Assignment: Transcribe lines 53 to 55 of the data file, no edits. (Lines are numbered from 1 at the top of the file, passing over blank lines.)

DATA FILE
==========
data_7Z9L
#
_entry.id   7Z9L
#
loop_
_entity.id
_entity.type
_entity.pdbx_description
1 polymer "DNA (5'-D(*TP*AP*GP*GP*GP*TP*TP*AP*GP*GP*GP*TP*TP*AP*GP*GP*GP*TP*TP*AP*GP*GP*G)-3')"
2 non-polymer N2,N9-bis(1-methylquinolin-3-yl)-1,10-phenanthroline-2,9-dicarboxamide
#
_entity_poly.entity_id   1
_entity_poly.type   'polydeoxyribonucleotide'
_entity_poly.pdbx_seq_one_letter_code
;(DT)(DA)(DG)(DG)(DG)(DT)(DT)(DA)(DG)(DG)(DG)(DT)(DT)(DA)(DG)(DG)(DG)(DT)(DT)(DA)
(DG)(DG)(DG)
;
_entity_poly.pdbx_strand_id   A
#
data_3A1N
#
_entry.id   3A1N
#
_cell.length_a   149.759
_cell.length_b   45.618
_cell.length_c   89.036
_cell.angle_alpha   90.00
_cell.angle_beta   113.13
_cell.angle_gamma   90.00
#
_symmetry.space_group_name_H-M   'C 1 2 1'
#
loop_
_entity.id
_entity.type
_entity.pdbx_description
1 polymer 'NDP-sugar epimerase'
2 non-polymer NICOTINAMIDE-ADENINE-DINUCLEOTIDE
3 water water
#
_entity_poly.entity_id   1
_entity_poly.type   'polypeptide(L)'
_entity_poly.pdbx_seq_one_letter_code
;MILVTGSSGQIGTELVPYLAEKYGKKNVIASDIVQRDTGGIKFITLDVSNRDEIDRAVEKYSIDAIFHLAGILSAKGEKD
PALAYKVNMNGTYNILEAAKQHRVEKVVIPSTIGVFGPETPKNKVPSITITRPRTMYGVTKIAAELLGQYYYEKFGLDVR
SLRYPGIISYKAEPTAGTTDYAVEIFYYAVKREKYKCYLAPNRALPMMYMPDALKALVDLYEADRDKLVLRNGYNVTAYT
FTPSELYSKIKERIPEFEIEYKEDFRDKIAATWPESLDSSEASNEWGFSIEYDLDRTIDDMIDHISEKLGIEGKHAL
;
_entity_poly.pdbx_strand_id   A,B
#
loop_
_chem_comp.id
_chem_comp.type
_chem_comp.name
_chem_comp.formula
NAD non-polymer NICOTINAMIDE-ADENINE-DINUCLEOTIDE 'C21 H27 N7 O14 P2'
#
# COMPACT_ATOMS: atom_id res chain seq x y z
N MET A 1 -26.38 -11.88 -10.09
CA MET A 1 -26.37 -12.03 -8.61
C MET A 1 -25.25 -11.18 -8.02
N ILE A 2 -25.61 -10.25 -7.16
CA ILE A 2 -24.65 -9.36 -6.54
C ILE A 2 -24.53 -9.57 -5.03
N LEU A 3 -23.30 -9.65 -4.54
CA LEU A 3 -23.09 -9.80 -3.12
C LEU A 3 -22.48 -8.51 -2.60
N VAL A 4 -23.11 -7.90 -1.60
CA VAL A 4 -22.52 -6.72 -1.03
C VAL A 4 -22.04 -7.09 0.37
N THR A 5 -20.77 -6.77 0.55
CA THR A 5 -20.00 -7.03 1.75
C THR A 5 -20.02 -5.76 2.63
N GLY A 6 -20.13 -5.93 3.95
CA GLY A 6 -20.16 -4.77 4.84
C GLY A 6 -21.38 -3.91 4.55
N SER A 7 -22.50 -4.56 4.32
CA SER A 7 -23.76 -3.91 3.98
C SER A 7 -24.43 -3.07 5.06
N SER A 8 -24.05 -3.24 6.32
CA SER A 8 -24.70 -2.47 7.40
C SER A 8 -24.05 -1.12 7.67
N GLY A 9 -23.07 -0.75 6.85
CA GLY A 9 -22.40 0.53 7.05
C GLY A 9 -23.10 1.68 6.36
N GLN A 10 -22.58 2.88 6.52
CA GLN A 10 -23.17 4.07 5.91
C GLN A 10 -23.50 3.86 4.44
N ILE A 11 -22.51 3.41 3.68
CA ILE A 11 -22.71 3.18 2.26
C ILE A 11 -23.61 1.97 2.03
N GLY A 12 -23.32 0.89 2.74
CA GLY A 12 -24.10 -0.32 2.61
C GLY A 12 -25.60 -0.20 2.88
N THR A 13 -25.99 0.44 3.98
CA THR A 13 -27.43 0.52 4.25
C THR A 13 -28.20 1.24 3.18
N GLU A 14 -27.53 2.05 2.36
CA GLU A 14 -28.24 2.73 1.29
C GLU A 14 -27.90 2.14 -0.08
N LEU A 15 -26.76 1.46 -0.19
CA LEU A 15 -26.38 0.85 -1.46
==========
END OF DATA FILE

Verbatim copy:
_chem_comp.type
_chem_comp.name
_chem_comp.formula